I have left a review for a company that said they will send me something in exchange for a review, and I gave them an honest review.
FYI, these reviews did not have to be on Amazon, so I left one on an enthusiast site I belong to, I left a video review on Youtube and I left a review on Amazon, and I got a small gift for that (a $25 box of Chinese blue-switches for a mechanical keyboard).
I see nothing wrong with paying for reviews, as long as they don’t pay for good reviews.

Doesn’t matter if they use the product. If they bought it, they are entitled to a review. They are not fake reviews if they’ve bought the product. You’re going directly to the worst case scenario. I would rather read incentivised reviews from verified purchasers.

They already have the Amazon Vine (Or something like that) where people can join and get free stuff in exchange for reviews.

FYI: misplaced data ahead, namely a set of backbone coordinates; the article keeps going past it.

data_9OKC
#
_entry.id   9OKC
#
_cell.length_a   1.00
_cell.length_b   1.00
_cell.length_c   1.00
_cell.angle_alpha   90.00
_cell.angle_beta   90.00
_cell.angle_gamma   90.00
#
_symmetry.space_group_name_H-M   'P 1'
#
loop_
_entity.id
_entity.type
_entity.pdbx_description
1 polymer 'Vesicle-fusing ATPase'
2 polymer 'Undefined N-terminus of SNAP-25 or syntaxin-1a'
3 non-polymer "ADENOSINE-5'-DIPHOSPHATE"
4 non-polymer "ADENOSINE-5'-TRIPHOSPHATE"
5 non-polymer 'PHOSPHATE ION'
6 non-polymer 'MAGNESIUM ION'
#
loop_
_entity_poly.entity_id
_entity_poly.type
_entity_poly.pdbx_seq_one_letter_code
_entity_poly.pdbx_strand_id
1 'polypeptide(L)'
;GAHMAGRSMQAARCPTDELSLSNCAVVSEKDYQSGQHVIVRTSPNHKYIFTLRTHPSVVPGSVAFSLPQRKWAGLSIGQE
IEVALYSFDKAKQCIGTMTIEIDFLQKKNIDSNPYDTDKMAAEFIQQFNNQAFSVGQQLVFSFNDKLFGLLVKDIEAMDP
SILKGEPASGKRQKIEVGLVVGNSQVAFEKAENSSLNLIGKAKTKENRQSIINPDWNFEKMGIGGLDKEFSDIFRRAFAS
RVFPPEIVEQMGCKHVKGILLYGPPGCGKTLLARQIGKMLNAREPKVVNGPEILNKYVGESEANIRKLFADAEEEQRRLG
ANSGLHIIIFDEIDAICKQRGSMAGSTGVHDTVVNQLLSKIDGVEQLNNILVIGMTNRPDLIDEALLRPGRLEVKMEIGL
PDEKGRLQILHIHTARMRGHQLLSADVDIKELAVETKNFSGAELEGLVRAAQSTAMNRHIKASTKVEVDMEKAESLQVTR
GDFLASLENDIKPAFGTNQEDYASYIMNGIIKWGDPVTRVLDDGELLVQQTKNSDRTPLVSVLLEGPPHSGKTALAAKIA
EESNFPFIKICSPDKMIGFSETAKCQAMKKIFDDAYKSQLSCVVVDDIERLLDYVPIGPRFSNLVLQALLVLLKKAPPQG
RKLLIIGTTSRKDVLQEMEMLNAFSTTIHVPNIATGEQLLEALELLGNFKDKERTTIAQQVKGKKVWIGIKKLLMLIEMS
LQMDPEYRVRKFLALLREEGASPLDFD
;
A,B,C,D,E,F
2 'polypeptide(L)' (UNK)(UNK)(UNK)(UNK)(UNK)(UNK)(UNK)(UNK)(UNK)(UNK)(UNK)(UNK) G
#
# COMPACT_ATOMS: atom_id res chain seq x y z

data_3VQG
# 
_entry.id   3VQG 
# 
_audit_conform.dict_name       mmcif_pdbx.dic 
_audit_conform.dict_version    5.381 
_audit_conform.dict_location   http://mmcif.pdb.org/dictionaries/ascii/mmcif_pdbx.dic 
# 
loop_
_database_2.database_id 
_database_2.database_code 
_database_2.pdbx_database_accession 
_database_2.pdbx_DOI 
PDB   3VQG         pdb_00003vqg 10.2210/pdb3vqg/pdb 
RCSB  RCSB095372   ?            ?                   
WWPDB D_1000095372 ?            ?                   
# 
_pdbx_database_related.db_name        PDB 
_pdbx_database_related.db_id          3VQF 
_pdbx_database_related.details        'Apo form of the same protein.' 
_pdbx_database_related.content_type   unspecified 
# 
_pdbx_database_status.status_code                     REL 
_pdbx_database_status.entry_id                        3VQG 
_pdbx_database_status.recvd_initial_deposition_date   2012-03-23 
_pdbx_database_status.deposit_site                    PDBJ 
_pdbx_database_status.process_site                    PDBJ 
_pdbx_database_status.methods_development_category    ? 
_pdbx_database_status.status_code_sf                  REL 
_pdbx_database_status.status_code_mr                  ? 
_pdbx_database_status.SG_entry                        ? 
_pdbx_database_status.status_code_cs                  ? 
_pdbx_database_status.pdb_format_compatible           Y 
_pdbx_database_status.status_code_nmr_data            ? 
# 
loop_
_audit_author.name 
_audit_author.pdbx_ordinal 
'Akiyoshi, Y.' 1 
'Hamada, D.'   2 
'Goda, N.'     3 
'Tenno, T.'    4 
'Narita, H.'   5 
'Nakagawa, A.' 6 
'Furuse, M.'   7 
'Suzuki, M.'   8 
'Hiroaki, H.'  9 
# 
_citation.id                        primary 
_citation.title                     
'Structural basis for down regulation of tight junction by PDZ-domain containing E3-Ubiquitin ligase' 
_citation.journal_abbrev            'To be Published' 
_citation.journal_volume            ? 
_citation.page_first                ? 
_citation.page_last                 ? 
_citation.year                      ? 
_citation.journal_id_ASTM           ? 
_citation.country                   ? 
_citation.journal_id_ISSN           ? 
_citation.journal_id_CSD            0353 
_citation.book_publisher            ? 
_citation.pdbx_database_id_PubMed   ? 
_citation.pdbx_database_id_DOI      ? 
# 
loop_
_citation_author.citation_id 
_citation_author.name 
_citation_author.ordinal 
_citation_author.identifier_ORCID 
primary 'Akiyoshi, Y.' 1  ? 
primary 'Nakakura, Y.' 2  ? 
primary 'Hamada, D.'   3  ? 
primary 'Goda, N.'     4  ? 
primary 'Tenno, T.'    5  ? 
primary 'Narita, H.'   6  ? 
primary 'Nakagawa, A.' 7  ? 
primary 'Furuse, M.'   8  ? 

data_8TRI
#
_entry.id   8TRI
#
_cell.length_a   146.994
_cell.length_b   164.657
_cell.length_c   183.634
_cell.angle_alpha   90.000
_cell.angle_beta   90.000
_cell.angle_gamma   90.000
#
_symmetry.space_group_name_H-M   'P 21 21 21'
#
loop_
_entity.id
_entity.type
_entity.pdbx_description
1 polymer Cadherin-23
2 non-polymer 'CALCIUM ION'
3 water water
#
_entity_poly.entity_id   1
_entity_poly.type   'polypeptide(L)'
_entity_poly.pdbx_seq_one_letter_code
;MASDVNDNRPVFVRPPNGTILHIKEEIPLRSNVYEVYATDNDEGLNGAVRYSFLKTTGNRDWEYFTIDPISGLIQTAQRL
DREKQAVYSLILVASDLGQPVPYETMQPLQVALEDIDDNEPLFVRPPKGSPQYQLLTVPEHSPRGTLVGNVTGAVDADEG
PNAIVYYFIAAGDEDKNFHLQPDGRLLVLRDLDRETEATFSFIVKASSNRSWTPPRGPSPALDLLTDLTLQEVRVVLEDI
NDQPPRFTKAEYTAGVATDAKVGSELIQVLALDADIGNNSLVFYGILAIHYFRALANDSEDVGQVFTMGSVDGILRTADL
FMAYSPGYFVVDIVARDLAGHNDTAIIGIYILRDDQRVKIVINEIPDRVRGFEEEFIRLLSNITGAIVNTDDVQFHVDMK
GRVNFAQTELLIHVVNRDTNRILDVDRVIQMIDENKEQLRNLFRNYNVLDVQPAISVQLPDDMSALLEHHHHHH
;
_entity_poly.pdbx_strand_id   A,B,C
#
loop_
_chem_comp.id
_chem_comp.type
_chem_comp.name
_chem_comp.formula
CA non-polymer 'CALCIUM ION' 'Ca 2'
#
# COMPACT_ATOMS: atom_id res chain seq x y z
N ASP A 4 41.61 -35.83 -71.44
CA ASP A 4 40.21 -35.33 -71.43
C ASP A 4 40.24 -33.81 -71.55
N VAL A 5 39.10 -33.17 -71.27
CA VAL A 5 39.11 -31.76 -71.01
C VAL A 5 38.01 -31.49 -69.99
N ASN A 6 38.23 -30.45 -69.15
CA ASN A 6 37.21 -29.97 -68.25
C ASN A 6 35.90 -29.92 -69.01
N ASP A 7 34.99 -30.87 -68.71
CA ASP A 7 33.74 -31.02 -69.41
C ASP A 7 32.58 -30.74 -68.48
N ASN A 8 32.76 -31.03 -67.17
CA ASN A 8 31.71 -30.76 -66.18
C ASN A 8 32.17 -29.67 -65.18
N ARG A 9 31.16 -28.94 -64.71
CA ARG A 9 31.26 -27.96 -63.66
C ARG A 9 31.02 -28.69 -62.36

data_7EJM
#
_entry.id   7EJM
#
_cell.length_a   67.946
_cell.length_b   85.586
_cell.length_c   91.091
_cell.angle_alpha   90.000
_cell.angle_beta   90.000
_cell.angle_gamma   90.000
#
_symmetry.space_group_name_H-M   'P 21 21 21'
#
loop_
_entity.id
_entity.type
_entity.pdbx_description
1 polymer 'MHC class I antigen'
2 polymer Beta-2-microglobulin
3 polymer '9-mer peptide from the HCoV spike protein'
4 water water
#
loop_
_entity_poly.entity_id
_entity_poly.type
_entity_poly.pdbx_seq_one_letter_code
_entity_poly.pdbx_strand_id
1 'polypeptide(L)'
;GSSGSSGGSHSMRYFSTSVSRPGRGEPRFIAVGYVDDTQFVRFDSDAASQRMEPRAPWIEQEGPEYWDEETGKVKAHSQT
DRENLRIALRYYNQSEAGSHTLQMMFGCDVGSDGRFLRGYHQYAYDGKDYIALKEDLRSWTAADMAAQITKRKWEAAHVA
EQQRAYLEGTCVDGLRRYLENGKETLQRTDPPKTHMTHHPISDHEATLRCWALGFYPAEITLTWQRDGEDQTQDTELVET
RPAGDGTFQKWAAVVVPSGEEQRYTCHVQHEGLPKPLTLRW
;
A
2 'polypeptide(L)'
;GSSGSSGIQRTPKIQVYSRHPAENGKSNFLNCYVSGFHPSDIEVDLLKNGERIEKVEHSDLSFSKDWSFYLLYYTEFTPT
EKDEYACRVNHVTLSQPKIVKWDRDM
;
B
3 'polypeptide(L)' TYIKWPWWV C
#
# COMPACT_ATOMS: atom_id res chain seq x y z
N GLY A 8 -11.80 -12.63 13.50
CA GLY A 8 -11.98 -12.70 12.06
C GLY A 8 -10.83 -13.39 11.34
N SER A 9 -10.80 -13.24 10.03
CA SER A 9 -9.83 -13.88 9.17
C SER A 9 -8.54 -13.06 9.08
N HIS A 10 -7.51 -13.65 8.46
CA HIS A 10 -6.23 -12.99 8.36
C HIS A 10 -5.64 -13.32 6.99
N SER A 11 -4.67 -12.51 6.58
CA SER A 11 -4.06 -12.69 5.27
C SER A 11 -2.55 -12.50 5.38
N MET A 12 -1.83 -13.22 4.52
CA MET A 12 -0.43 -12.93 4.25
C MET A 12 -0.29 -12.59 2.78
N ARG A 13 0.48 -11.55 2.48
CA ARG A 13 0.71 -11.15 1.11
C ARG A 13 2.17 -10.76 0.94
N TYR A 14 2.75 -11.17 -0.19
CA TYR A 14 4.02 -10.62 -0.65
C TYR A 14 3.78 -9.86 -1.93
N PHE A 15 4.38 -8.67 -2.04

Just look at a bunch of reviews and find the ones that say Vine or Vine-something at the top. Those people received free stuff.

Amazon sent me an email requesting that I join, but because I live in one of the few places where that is illegal, I couldn’t join.

I think that’s a great feature of Amazon. If there is a product I notice, and I own it and it has no reviews on Amazon, I would take a few minutes and put a review up telling people how much I do or don’t like it.

Many other people also do this, and I find it usually very helpful. Besides, you can usually tell good reviewers from bad just by reading their reviews.